What to Do When Someone has a Seizure?
Seizures often occur in patients suffering from epilepsy. Epilepsy is a range of disorders that affect the electrical activity in the brain. Although a person might suffer from seizure due to other factors such as head trauma, toxin or drug effects, epileptic patients are more likely to have an episode. However, not all seizures are characterized by dramatic convulsions that many associates with epilepsy.
The classic seizure will see a patient lose control, fall unconscious, and twitch. This seizure is referred to as generalized tonic conic seizure. Other symptoms that you might notice include choking sounds and stiffness on the person’s body. The symptoms are often very dramatic and might be difficult to miss.
First aid for a person having a seizure is aimed at keeping the person safe and does not seek to control the course of the seizure. It is good to mention that almost 80% of the seizures often last three minutes or less. Within half an hour, the person who had a seizure will be back to normal. This means that you will need to move quickly and effectively during an episode to protect the person from harm. Here are the dos and don’ts in such a situation
What To Do
- Keep Calm
Most seizures are unpredictable and often happen without warning. This can be frightening for both you and the patient. However, keeping calm will help you to focus on your goal, which is to keep the patient safe.
- Move things out of the way
This will protect the person from harm. Remove sharp objects or furniture. Additionally, you can remove the person’s eyeglasses if he or she has them on. Remove any scarf or tie and loosen the person’s collar to ensure they breathe freely. Keep others from crowding around the patient. Do not move the person unless they are in immediate danger such as in water or on the road. If the person is seated, gently pull the patient on a flat surface to prevent a fall.
- Cushion the patients head
Place a soft and flat material such as a pillow, sweater, or jacket under the persons head for protection.
- Maintain a clear airway
After the episode is over, turn the person on the side as it allows the saliva to flow out of the mouth clearing the airwaves. In case the person is struggling to breathe, you might have to grip their jaw gently and tilt their head back to open the airwaves further.
- Time the seizure
Take note of how long the seizure lasted and its symptoms. This information is crucial in case the person needs to visit the hospital. If the person had multiple seizures, time the duration between the seizures. Take note of any epilepsy identity card or jewelry. Such identification can give you information on what to do about the person’s seizure.
- Stay at their side
Stay with the person until they fully recover. Be calm during this time and after the seizure, help them sit in a comfortable and safe place. Reassure them and gently explain to them what happened in a calm and comforting manner.
What Not To Do
When you have someone having a seizure here are a few things you should not do:
- Do not restrain the person’s movement as this can injure the person or injure you too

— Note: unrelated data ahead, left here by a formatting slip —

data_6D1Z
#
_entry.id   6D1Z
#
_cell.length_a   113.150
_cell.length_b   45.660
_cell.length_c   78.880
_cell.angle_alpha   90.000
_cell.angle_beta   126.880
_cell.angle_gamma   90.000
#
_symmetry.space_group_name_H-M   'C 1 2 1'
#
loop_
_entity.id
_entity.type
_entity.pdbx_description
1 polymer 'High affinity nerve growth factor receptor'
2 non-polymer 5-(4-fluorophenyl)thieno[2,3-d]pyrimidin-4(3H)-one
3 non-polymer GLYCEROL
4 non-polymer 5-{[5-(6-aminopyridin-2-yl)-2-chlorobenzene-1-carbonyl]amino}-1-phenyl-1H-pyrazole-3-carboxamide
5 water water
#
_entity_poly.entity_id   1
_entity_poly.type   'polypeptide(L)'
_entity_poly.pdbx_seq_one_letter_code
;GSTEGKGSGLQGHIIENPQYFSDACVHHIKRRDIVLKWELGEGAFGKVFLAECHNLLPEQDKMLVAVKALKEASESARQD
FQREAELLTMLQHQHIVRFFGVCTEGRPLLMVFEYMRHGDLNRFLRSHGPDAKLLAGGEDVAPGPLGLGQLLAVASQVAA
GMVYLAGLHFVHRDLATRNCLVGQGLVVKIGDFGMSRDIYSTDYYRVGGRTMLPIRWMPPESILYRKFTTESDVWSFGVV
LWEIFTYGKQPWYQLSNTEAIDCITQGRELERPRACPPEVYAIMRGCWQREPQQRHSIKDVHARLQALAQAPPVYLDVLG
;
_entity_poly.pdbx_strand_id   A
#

- Do not put anything in the person’s mouth. Do not believe the old wives tales that a person having a seizure can swallow their own tongue. Attempting to put something in the person’s mouth can cause injury to you or the patient
- Do not offer any food or drink as this can cause choking
- Do not attempt to move them unless they are in danger again this can injure the person
- Do not attempt to do CPR or artificial respiration unless the person has difficulty breathing after the seizure.
Once the seizure is over, the person might appear confused, combative or might try to run off. It might also be an embarrassing moment as some of the patients might find that they have vomited or lost control of their urine. Reassure the person. Most patients will be too tired and will want to sleep. Stay as long as you can with the person until you are sure they are safe.
Many seizures do not warrant immediate medical attention. However, there are some instances you will need to call 911 or seek emergency care. Such instances include:
- If the patient is pregnant or diabetic
- If the seizure lasts more than five minutes
- If after the seizure, the person does not regain consciousness
- If the person stops breathing after the seizure
- The person has one seizure after the other without regaining consciousness between seizures
- If this is the patient’s first seizure
- If the seizure occurs in water or the person is injured during the episode.
Why Visit Frontline ER In Case Of A Seizure
- Locations near you
We are right in your neighborhood in Raymond and Dallas Texas. Once you get to Frontline ER, there is no waiting time. We offer unmatched convenience and top-notch services.
- Experienced physicians
If you have a patient who needs emergency care after a seizure our experienced specialists will offer the best standard of medical care to your patient.
- Caring people
At Frontline ER, we treat you like family. Our employees are friendly and care for all our patients. We assure you that your loved one is in safe hands.